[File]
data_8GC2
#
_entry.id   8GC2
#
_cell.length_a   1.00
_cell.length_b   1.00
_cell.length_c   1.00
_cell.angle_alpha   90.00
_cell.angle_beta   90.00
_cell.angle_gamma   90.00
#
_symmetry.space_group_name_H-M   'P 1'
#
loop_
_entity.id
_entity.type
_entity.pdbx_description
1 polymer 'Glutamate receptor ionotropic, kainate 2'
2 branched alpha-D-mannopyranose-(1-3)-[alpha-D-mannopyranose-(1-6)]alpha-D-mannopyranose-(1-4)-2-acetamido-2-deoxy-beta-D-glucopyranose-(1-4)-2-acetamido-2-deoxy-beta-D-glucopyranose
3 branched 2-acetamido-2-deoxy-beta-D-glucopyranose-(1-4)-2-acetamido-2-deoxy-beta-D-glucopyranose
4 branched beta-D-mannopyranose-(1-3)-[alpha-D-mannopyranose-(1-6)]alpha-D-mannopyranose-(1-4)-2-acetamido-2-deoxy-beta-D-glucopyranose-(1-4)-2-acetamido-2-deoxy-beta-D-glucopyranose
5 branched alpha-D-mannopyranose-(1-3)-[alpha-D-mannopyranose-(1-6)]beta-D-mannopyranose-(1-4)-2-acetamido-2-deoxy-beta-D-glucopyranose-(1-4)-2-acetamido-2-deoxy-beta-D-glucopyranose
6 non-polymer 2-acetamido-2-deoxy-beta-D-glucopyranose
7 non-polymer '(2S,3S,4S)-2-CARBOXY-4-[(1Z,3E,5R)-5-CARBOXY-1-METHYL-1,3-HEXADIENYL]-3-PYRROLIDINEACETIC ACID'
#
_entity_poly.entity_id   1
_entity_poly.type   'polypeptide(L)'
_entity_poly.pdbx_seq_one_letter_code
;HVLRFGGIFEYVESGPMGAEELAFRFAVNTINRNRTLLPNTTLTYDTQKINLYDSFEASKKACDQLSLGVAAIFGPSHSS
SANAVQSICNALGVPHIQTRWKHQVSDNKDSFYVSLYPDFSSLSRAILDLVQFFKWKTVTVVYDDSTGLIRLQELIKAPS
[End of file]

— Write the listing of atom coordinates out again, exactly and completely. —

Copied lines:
data_8GC2
#
_entry.id   8GC2
#
_cell.length_a   1.00
_cell.length_b   1.00
_cell.length_c   1.00
_cell.angle_alpha   90.00
_cell.angle_beta   90.00
_cell.angle_gamma   90.00
#
_symmetry.space_group_name_H-M   'P 1'
#
loop_
_entity.id
_entity.type
_entity.pdbx_description
1 polymer 'Glutamate receptor ionotropic, kainate 2'
2 branched alpha-D-mannopyranose-(1-3)-[alpha-D-mannopyranose-(1-6)]alpha-D-mannopyranose-(1-4)-2-acetamido-2-deoxy-beta-D-glucopyranose-(1-4)-2-acetamido-2-deoxy-beta-D-glucopyranose
3 branched 2-acetamido-2-deoxy-beta-D-glucopyranose-(1-4)-2-acetamido-2-deoxy-beta-D-glucopyranose
4 branched beta-D-mannopyranose-(1-3)-[alpha-D-mannopyranose-(1-6)]alpha-D-mannopyranose-(1-4)-2-acetamido-2-deoxy-beta-D-glucopyranose-(1-4)-2-acetamido-2-deoxy-beta-D-glucopyranose
5 branched alpha-D-mannopyranose-(1-3)-[alpha-D-mannopyranose-(1-6)]beta-D-mannopyranose-(1-4)-2-acetamido-2-deoxy-beta-D-glucopyranose-(1-4)-2-acetamido-2-deoxy-beta-D-glucopyranose
6 non-polymer 2-acetamido-2-deoxy-beta-D-glucopyranose
7 non-polymer '(2S,3S,4S)-2-CARBOXY-4-[(1Z,3E,5R)-5-CARBOXY-1-METHYL-1,3-HEXADIENYL]-3-PYRROLIDINEACETIC ACID'
#
_entity_poly.entity_id   1
_entity_poly.type   'polypeptide(L)'
_entity_poly.pdbx_seq_one_letter_code
;HVLRFGGIFEYVESGPMGAEELAFRFAVNTINRNRTLLPNTTLTYDTQKINLYDSFEASKKACDQLSLGVAAIFGPSHSS
SANAVQSICNALGVPHIQTRWKHQVSDNKDSFYVSLYPDFSSLSRAILDLVQFFKWKTVTVVYDDSTGLIRLQELIKAPS